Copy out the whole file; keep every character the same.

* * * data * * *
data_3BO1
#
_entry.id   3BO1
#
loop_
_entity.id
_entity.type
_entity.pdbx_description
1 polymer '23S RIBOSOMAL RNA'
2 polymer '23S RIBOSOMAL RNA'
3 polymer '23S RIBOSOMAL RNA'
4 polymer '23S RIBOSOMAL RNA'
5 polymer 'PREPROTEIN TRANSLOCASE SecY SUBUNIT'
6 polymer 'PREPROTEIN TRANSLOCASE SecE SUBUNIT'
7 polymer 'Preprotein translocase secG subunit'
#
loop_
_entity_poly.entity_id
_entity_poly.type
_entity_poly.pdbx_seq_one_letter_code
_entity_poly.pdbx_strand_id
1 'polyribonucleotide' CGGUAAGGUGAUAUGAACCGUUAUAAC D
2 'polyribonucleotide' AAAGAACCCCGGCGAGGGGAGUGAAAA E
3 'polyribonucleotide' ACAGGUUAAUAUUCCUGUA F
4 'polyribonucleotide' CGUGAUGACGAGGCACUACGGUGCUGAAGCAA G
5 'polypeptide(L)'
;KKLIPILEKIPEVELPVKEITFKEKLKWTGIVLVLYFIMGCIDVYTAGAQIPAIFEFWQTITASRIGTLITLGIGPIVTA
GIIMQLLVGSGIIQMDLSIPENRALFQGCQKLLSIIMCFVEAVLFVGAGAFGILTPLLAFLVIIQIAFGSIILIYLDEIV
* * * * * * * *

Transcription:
data_3BO1
#
_entry.id   3BO1
#
loop_
_entity.id
_entity.type
_entity.pdbx_description
1 polymer '23S RIBOSOMAL RNA'
2 polymer '23S RIBOSOMAL RNA'
3 polymer '23S RIBOSOMAL RNA'
4 polymer '23S RIBOSOMAL RNA'
5 polymer 'PREPROTEIN TRANSLOCASE SecY SUBUNIT'
6 polymer 'PREPROTEIN TRANSLOCASE SecE SUBUNIT'
7 polymer 'Preprotein translocase secG subunit'
#
loop_
_entity_poly.entity_id
_entity_poly.type
_entity_poly.pdbx_seq_one_letter_code
_entity_poly.pdbx_strand_id
1 'polyribonucleotide' CGGUAAGGUGAUAUGAACCGUUAUAAC D
2 'polyribonucleotide' AAAGAACCCCGGCGAGGGGAGUGAAAA E
3 'polyribonucleotide' ACAGGUUAAUAUUCCUGUA F
4 'polyribonucleotide' CGUGAUGACGAGGCACUACGGUGCUGAAGCAA G
5 'polypeptide(L)'
;KKLIPILEKIPEVELPVKEITFKEKLKWTGIVLVLYFIMGCIDVYTAGAQIPAIFEFWQTITASRIGTLITLGIGPIVTA
GIIMQLLVGSGIIQMDLSIPENRALFQGCQKLLSIIMCFVEAVLFVGAGAFGILTPLLAFLVIIQIAFGSIILIYLDEIV